View Full Version : Cascade AWHP Design using R-410A & R-134A

24-08-2013, 02:35 PM
Our company has been involved in the manufacturing and distribution of AWHP's for 7 years. Current models use conventional 1&2 stage Copeland Scroll R-410A condensers with an indoor split evaporator using a coax HXG, a mixing valve and internet enabled controls. We've been successful meeting the needs of the Canadian coastal market with hydronic floor heating applications where water temperatures so not exceed 120F.

However, we are now working towards a high temperature design and our secondary research suggests that using an R-410A & R-134A cascade design may be the most pragmatic approach to obtaining water temperatures in the 170F range. Our company specializes in North American residential products so we are limited to input power of 240/60/1 which is making it difficult for us to find the 2nd cycle R-134A compressor. Specifically we're looking for an R-134A compressor with input power of 208-240V, 3P, 50/60 Hz since we'll be using a VFD to modulate the 2nd cycle to match the heat output of the fixed first R-410A cycle. All installations include a buffer tank so we're not trying to modulate output as a whole and are satisfied to meet the output of the R-410A cycle over the range of 65-5F outdoor ambient temperatures experienced within our target market.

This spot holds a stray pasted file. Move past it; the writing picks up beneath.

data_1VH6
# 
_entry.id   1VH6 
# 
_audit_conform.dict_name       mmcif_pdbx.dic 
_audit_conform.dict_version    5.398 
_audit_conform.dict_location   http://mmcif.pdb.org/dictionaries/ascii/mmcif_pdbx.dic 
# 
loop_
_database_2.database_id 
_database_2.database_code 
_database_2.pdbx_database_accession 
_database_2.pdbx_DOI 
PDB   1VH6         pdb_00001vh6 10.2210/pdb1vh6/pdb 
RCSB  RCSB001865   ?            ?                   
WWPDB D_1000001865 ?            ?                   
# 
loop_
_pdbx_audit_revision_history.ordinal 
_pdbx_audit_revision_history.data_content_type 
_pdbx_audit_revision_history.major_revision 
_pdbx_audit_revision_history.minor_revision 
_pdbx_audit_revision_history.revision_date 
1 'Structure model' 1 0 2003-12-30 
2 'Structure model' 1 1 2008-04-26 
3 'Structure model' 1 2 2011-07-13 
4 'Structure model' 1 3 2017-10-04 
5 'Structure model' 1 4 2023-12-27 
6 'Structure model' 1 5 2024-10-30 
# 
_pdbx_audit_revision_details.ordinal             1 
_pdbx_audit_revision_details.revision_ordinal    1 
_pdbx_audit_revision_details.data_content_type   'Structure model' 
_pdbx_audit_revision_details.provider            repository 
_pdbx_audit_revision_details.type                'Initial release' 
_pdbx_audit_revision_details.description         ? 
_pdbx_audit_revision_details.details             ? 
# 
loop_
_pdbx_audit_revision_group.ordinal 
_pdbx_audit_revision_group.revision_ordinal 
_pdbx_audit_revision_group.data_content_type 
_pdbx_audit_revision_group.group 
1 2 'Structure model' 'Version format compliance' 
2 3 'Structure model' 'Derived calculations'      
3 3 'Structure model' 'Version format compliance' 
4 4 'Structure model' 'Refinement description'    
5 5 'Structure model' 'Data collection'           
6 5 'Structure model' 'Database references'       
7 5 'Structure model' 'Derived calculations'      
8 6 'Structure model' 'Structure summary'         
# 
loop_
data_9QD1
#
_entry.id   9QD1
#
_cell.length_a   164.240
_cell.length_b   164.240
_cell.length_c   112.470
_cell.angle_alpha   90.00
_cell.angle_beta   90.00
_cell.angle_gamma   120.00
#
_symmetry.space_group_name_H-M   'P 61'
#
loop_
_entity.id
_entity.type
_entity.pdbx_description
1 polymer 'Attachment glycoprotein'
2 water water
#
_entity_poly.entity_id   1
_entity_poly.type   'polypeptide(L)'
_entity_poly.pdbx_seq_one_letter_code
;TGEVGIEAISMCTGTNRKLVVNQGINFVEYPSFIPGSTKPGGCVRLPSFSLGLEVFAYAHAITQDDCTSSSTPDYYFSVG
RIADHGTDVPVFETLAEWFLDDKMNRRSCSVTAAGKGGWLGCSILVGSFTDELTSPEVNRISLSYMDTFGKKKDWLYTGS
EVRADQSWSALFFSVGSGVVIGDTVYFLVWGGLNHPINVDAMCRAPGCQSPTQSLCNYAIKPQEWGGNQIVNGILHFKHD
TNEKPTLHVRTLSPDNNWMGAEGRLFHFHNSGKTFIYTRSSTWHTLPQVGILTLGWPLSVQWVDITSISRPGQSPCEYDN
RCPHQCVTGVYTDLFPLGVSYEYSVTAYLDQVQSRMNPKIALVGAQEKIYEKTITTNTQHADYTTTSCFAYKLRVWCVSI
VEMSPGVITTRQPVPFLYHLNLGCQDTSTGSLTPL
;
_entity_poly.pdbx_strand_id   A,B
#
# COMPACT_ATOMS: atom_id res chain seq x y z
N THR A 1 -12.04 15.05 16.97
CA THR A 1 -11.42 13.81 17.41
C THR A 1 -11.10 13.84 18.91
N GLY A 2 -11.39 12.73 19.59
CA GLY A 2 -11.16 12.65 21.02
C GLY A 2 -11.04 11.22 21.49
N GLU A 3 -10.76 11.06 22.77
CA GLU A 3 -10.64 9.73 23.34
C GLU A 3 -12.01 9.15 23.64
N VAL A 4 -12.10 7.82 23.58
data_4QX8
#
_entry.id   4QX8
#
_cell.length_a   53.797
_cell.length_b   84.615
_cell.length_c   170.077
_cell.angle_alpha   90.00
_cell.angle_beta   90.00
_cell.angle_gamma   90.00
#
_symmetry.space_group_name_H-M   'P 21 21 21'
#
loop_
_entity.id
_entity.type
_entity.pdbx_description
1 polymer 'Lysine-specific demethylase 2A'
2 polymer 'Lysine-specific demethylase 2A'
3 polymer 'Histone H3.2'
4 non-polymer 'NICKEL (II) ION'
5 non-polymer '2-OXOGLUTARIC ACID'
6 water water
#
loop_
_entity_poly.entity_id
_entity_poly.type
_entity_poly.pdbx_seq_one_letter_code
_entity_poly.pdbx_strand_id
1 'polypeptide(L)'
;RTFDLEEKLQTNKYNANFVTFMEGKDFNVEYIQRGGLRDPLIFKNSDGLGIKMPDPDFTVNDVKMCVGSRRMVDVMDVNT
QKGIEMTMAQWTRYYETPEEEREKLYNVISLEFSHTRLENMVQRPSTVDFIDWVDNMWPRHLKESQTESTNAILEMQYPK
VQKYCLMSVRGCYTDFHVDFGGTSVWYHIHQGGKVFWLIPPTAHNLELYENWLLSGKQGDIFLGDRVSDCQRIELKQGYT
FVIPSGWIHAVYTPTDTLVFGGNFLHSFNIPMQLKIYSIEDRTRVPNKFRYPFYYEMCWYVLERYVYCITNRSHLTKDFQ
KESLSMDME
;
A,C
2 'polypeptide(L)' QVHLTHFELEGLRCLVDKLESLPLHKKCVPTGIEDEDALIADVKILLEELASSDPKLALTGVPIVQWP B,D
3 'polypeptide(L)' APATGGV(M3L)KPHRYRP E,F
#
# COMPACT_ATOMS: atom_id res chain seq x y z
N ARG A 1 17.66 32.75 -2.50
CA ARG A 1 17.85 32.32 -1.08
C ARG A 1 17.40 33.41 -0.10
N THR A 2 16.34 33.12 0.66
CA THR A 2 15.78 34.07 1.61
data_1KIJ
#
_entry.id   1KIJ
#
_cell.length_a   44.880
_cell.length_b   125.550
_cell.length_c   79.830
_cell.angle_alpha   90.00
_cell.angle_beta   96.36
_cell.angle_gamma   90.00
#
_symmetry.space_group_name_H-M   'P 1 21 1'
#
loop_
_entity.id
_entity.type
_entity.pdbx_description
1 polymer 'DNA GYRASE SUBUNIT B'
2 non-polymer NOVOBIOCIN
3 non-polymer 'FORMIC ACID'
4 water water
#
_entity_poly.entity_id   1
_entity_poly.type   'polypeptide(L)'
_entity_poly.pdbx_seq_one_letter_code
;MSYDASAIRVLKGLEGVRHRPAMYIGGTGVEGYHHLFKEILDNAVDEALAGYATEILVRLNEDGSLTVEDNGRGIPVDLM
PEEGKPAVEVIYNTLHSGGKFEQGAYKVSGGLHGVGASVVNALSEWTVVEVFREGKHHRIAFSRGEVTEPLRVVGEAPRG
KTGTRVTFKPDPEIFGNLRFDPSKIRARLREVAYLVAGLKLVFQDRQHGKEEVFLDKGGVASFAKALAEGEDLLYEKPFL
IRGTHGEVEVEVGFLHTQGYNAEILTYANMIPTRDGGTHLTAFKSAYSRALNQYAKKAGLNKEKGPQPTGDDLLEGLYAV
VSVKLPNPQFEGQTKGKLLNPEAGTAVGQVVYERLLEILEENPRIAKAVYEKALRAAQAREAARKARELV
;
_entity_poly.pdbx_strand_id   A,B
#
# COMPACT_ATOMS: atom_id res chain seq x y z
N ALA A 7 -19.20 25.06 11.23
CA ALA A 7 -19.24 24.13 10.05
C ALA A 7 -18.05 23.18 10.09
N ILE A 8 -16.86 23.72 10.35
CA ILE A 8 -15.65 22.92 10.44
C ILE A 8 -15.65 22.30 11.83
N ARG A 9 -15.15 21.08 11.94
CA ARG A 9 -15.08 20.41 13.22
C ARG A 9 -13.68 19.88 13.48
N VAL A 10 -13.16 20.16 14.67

We would like to build units with a total output equivalent to 5-6 ton heat pumps and consequently expect we will need compressors in the range of 2.5-5 tons. We are under the impression that a cascade design output is a sum of the output of both cycles but would like confirmation from anyone with experience with these systems to confirm so we can look for the right size compressors. So far we've found that most hermetic R-134A compressors are produced for the auto and refrigerator market and tend to be smaller than what we think we'll need. The other problem is that some larger models we've found all use higher voltages suitable for the EU/Asian and commercial markets.

I'd appreciate it if anyone with practical experience and knowledge with designing similar cascading cycle heat pumps would contact us and/or offer their insights on our current approach and offer any assistance sourcing the elusive R-134A compressor we're looking for.